Damning the Mekong

Over the last week the events relating to the building of the Xayaburi dam have once again surfaced in the Indo-China region. The battle lines are now becoming more sharply drawn as external powers, like the United States, have started to influence the politics in the region. Laos, one of the smallest states in Southeast Asia, is figuring prominently in the dichotomous debate between developmental agendas and environmental protection, which had become the crux of the arguments against the building of the Xayaburi dam, a massive hydroelectric project, on the Mekong river.
The debate centres on the right of an individual country to give a go-ahead to the proposed project, thereby ignoring the concerns of the regional players. In this case the right of Laos to move ahead on a developmental project that will impact the environment of the region is the core contention. In the long term, this will vitiate regional cooperation, as the countries likely to be affected by the project will face more losses than gains. There is already strong opposition to the project from Thai communities living along the riverbanks who have for generations used fishing as their livelihood. The conflict centres on their rights versus those of the Laotian government’s to look for ways and means to increase its power production.
The latest in this issue has been a warning from the US government to the Laotian government that the project could severely impact the lives of those dependent on Mekong river for food and livelihood.
The dam is proposed along the mainstream of the river where the river is at its widest. The point at which the dam is to be constructed will have an impact on agriculture and fisheries.
The International Union for the Conservation of Nature (IUCN) has stated in its report in August 2012 that the region’s rich biodiversity will be affected if the river is dammed. The region is rich in resources and has approximately 1,800 species of freshwater fish, which are an integral part of the region’s food system. The construction of a dam will erode the region’s reliance on marine life by nearly 30 per cent, upset its ecological balance and put a question mark over its food security.
From the Laotian side the dam is a significant developmental project that would ensure 1260 MW of power generation, which would be critical to boost its growing economy. Among the countries of Southeast Asia, Laos remains one of the poorest and least developed. Since the 1970s, Laos has followed a socialist political structure with a single party system backed by the military. One of the main resources on which the country’s development is based relates to its output of power, the potential for which is estimated to be around 23,000 MW. However, the current output is just a small percentage of this potential, and the Xayaburi dam project will mitigate the deficiency.
The construction of the dam is backed by a Thai-based company. And it is believed that the projected power capacity will be sold to Thailand for the profits and these will be used for development within Laos. The political leadership within Laos is looking at the fact that the project will have a lucrative advantage for the country, but is reluctant to address the regional concerns over the ecological damage that could occur from the construction of the dam. In fact the dam is seen as the first step in the construction of several dams along the Mekong, which will severely impact the ecological balance within the river system.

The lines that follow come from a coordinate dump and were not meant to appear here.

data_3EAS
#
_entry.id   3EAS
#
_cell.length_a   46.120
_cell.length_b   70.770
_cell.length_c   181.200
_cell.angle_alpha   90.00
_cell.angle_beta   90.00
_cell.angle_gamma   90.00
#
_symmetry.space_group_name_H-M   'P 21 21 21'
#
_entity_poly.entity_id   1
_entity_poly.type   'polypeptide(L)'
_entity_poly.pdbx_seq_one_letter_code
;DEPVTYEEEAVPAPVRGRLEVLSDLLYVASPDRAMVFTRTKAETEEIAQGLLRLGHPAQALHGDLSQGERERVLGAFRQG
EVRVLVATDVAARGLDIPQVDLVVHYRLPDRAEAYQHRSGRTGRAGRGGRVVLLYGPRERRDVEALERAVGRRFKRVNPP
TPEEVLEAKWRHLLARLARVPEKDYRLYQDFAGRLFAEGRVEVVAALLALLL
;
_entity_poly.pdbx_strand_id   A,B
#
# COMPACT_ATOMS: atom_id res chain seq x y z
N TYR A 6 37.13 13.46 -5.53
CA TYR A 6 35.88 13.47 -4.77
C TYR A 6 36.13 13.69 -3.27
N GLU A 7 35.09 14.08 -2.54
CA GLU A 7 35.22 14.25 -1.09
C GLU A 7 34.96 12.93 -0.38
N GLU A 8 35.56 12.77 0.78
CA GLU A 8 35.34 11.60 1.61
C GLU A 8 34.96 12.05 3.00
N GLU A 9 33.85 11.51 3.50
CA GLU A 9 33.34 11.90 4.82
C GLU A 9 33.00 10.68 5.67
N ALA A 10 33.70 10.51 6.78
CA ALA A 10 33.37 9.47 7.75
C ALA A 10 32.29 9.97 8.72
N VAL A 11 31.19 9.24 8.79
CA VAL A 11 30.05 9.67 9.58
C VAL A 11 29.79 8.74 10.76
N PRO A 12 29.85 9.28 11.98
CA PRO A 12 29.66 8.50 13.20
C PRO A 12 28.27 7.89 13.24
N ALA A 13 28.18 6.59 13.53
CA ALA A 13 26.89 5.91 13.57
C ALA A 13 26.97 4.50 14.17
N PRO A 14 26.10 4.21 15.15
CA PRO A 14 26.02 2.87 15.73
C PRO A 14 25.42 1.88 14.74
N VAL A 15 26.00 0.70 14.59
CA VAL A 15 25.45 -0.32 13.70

It is important to remember that the Mekong River Commission (MRC) has also expressed concerns over the construction of the dam. The MRC is an inter-governmental committee, which comprises all the member countries of the Mekong river basin. It was set up in 1995 with members from the riparian countries to address issues relating to the Mekong river and has members from Thailand, Cambodia, Vietnam and Laos. Both China and Burma are dialogue partners in the MRC. The focus of the MRC is to promote and coordinate sustainable development and management of the Mekong and its related resources. The MRC in 2010 suggested that there should be a decade-long moratorium on the proposed project to build the Xayaburi dam so that the long-term impacts of building such a dam could be assessed. However, the Laotian government ignored the report and pushed forward with the preliminary arrangements for the dam construction. It was decided in 2011 that the member countries must give their go-ahead for the project to continue.
Another likely area of conflict is going to be among the donor agencies like the World Bank, Asian Development Bank and the Japanese government. They need to rethink their assistance to Laos if it insists on continuing with the project. The country needs assistance and aid from these donor agencies to continue with the economic boost it has seen in recent times. Also it is integral to bring Laos on par with both Cambodia and Vietnam where economic growth has been greater. The Laotian government cannot push the agenda without international support, which will likely hamper the key areas of assistance and aid.
For Laos this is a critical question that will test both its nationalist sentiment in pushing its own agenda forward as well as its role as a responsible regional player. Its closest ties in the region is with Vietnam — Laos shares more than 100 years of common history and a special relationship with Vietnam. So the Vietnamese backing to the MRC decision will impact the way these two countries will relate to one another. But in the larger context the need to safeguard the Mekong and its wider environment will be far more critical.

The writer is an associate professor of Southeast Asian Studies at the School of International Studies, JNU, New Delhi

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